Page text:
Before he unveiled his full fall dining guide — which rated Pineapple and Pearls as the top restaurant in D.C. — Washington Post food critic Tom Sietsema picked “The D.C. Restaurant Hall of Fame” for the first time. He writes that exciting newcomers to the city shouldn’t keep D.C. diners from appreciating “the great performances of some of Washington’s more established players.” To him, the oldies are still beautiful.
Sietsema’s guide highlights just 10 places — including Buck’s Fishing & Camping, Charleston, The Inn at Little Washington, Jaleo, and Rasika among a few others. Six of the ten restaurants earned four stars from the reviewer. [WaPo]
Sietsema has been busy this week. The reviewer also visited the re-opened 2Amys pizzeria, giving credit to the pie crusts for “big lips, nice char and pleasant chewiness.” Sietsema says the restaurant just off Wisconsin Avenue NW “hasn’t skipped a beat,” praising its breaded-and-fried pig tails and a roasted eggplant dish that is a “substantial meatless entree or shared appetizer.” Sietsema says the steak at 2Amys is a deal at just under $30, but warns the diner that plenty of chewing will be involved. And the pizza? Sietsema calls a puttanesca version the “sassiest” of the offerings, saying it’s “the taste equivalent of a bugle blast.” [WaPo]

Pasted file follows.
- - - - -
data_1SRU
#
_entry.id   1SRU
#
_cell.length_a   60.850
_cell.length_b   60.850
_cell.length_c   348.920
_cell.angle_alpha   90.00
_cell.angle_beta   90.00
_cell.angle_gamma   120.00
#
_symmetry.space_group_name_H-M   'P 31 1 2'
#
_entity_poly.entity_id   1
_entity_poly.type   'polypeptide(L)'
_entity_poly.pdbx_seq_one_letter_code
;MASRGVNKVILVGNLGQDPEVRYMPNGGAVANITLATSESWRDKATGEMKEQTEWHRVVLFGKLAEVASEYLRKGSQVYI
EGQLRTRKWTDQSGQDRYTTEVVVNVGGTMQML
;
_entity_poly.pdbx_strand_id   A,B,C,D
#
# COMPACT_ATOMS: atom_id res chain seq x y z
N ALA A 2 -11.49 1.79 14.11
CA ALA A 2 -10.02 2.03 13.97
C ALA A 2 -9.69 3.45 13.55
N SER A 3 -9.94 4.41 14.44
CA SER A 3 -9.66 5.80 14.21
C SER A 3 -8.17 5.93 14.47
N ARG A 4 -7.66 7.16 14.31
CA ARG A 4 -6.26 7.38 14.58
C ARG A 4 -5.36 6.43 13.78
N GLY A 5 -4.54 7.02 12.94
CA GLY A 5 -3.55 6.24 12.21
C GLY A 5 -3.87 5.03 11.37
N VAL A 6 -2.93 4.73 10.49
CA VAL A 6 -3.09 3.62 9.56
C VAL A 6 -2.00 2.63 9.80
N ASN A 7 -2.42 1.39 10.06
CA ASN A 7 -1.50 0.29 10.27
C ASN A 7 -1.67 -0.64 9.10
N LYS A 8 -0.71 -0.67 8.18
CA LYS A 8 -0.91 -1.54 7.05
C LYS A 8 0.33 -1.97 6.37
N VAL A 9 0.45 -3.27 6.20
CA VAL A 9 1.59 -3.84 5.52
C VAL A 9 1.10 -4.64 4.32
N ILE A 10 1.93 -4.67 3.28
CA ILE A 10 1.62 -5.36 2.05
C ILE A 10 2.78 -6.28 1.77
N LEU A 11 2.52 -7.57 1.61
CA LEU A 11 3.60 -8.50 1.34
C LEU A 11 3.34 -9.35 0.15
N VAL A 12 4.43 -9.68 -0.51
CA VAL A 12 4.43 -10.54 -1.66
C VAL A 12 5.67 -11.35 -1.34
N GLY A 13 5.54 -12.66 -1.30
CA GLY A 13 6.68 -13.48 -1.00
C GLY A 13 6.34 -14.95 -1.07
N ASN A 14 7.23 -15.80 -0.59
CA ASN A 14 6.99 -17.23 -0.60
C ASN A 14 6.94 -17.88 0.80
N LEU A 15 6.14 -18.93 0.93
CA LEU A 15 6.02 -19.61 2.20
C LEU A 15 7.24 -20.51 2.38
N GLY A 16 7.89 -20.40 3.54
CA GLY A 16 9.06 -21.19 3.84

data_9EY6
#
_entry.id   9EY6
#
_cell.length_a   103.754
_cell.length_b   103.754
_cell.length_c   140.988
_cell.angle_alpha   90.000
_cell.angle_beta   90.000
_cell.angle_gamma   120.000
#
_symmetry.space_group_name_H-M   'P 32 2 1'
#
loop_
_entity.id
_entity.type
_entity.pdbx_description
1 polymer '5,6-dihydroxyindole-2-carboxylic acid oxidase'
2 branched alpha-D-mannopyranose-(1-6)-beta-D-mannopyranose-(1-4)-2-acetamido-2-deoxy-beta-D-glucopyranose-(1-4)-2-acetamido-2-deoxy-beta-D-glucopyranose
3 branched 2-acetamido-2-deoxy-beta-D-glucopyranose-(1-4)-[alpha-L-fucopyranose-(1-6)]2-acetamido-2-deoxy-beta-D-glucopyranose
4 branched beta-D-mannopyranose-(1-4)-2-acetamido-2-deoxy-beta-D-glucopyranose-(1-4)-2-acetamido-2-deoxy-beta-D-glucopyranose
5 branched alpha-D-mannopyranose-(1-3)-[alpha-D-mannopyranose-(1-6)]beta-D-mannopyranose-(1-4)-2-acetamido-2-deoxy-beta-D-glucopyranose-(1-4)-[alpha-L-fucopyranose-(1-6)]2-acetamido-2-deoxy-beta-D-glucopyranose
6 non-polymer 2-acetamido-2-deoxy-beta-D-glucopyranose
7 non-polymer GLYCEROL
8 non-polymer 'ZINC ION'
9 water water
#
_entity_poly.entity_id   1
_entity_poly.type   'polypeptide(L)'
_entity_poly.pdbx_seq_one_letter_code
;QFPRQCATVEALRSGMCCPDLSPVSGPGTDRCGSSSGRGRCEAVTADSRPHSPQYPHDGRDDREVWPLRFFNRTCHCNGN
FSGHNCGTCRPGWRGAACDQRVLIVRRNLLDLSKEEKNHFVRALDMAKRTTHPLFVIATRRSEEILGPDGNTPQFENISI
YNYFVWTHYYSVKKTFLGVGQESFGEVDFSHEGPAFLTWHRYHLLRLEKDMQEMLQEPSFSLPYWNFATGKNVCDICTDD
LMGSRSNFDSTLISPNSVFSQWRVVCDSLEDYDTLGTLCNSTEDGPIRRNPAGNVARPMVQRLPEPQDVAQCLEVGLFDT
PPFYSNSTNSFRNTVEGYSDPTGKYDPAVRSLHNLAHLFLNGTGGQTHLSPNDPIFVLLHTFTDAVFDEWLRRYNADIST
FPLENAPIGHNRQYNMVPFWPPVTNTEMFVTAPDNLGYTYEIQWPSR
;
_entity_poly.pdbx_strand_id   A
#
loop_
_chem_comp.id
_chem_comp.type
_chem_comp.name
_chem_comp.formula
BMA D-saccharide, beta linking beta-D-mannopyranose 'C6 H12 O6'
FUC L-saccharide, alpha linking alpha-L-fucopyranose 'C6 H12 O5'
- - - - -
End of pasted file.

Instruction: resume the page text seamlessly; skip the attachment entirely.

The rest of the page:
Washingtonian food critic Ann Limpert visited Momofuku at City Center, which got a major reboot earlier this year when Tae Strain was hired to “destroy” the menu. Right off the bat, Limpert praises the bing, a Chinese-style flatbread, saying that she would “hoard nearly all” of the dish’s accompaniments, including a sunflower-tweaked take on hummus and pimiento cheese with kohlrabi. She saves her finest praise for the $54 roast chicken, which undergoes two days of brining. She says it “feels 100 percent the work of the actual chef in the kitchen.” Not everything was amazing, though. Limpert called the dumplings “stiff,” the cucumbers “sodden,” and said the crab dip was “a mild disappointment.” [Washingtonian]